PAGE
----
Music app helps students to learn music theory

A University professor has created an app to aid instructors and students in the process of teaching and learning music theory. The app, Harmonia, was created by Heinrich Taube, associate professor in the School of Music, and is currently free and downloadable in Apple’s App Store.

“Music theory is an intensive study, and the kinds of work that students do is both analysis and composition — you have to do both of those things in order to learn pedagogically how music is connected,” Taube said. “You have to take it apart and analyze it, and then once you have those skills, you want to be able to compose music that exhibits those things.”

He said it is very difficult to give feedback to large classes because grading these types of assignments can be time-consuming and detail-oriented.

Music students also believe this app will be helpful, including Joey Neuenschwander, a junior in music education.

“This app would be very beneficial,” Neuenschwander said. “We are taught to analyze and study scores, but we hardly ever learn how to check others’ work. As future educators, we also need to be very aware of common mistakes and how to go about fixing them.”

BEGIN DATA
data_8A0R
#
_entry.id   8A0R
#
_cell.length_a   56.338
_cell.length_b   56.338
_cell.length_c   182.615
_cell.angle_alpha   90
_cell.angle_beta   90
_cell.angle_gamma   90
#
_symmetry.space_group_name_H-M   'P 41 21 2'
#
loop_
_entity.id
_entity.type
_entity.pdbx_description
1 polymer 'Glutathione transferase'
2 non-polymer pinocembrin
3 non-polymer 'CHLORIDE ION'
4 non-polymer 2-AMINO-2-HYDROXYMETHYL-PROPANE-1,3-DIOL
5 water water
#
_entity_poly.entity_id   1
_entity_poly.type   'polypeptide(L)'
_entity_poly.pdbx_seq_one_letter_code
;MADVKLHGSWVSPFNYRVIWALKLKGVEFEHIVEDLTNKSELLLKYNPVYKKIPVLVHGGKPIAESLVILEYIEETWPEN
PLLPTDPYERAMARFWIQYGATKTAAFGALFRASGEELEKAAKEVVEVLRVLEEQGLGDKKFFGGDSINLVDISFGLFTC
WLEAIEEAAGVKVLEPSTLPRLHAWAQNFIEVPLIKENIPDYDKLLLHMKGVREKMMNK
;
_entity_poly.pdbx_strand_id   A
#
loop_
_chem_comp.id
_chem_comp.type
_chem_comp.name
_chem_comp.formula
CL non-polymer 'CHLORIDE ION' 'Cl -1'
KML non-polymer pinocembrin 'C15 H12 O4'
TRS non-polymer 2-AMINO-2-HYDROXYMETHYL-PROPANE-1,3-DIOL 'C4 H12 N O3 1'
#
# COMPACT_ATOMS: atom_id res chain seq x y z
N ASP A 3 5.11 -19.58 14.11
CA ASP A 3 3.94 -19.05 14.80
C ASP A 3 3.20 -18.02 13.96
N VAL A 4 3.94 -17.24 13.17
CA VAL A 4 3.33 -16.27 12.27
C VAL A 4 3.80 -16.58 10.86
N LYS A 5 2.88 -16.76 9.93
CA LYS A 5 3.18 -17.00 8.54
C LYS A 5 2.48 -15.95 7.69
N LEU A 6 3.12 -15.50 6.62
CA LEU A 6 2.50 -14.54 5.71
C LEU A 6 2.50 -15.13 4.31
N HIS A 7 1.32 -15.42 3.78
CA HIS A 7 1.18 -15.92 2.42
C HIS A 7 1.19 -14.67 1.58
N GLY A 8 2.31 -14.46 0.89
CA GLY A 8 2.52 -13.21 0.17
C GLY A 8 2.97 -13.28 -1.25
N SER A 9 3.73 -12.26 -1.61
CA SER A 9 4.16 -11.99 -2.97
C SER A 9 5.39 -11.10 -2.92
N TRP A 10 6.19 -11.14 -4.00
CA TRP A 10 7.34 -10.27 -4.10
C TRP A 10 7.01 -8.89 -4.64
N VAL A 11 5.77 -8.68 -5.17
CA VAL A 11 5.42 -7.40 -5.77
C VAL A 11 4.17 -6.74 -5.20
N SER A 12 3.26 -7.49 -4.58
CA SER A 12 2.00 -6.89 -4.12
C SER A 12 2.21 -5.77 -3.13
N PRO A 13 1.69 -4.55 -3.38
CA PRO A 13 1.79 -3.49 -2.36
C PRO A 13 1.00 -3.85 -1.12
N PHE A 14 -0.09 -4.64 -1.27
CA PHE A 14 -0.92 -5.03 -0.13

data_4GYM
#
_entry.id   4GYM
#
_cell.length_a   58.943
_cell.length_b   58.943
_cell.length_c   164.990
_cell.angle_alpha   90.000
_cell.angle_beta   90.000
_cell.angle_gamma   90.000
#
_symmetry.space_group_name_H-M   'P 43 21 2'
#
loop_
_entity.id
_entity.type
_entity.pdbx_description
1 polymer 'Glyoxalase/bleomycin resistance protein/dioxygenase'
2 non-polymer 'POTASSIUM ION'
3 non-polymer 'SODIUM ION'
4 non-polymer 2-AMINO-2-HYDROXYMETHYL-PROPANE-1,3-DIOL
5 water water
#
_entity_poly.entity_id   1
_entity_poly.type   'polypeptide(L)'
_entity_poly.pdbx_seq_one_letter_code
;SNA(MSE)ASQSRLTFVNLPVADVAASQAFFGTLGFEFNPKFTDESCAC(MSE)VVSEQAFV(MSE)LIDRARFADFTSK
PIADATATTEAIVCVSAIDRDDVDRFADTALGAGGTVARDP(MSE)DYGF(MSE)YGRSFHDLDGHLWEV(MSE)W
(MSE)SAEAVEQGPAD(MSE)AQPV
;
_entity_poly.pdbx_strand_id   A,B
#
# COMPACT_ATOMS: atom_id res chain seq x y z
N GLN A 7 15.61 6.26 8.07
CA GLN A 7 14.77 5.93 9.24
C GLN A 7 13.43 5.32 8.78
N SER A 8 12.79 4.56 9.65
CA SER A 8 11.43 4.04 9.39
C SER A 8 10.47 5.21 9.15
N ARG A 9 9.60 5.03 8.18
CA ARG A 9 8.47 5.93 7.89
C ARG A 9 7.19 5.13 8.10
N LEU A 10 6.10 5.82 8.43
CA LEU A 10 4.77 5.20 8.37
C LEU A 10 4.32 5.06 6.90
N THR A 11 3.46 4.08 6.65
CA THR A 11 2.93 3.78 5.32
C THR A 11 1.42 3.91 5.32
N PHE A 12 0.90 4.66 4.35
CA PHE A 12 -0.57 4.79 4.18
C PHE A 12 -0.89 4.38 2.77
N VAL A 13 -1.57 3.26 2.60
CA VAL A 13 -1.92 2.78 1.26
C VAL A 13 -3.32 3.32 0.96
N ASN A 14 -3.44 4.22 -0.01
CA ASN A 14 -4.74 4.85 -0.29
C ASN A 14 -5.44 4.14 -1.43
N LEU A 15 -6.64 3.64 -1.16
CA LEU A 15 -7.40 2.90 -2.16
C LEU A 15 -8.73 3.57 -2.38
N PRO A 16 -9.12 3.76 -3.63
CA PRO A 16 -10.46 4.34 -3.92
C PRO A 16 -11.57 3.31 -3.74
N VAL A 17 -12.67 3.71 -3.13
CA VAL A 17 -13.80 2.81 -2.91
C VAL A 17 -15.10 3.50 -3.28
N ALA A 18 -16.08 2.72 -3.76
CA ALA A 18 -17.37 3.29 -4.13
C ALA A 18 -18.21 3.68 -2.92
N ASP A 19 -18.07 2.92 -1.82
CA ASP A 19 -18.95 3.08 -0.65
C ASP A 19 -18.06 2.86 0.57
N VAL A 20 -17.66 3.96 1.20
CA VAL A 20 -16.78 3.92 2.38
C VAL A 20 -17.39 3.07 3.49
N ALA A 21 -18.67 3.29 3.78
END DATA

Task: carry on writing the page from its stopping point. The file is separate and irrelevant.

He said he believes the app could improve students’ understanding of the content taught in a music theory class, but it should only be used as a supplement.

“The topics covered in theory may seem tedious but are very important,” Neuenschwander said. “As long as this app is used to supplement the hands-on learning and studying, I think it could be very successful.”

Taube explained that music is traditionally written on paper, so in a music theory class, the teaching assistant would have to analyze each individual assignment to figure out where the problems are. He said this is not scalable with a class of more than 120 students. Taube currently teaches 80 students.

“What this means really is that there’s a … lesser opportunity for (students) to learn,” he said.

Taube said the basic idea behind creating the app was to use a computer to analyze the various elements of sophisticated music, which will let the user know if there are problems in the composition.

He also said the computer system could save instructors a lot of time.

“If the computer can understand complex music — if it can process music by Bach, by Beethoven, and it can do that in a good enough fashion, well then that analytical capability can be applied to teaching.”

However useful, some students like the traditional way music theory is currently taught. Neuenschwander said there are definitely benefits to having a hard copy of music in hand because it allows students to make notes and jot down comments for themselves.

“It also causes critical thinking because in order to check to see if the answer is right, the student must ask a colleague or look up the answers in the textbook,” he said. “Electronic scores can be beneficial, but should never completely replace hard copies.”

Though the app is already available and usable for students, Taube said he is still working to improve the functionality of the app to bring it into the classroom.

Bryan can be reached at [email protected]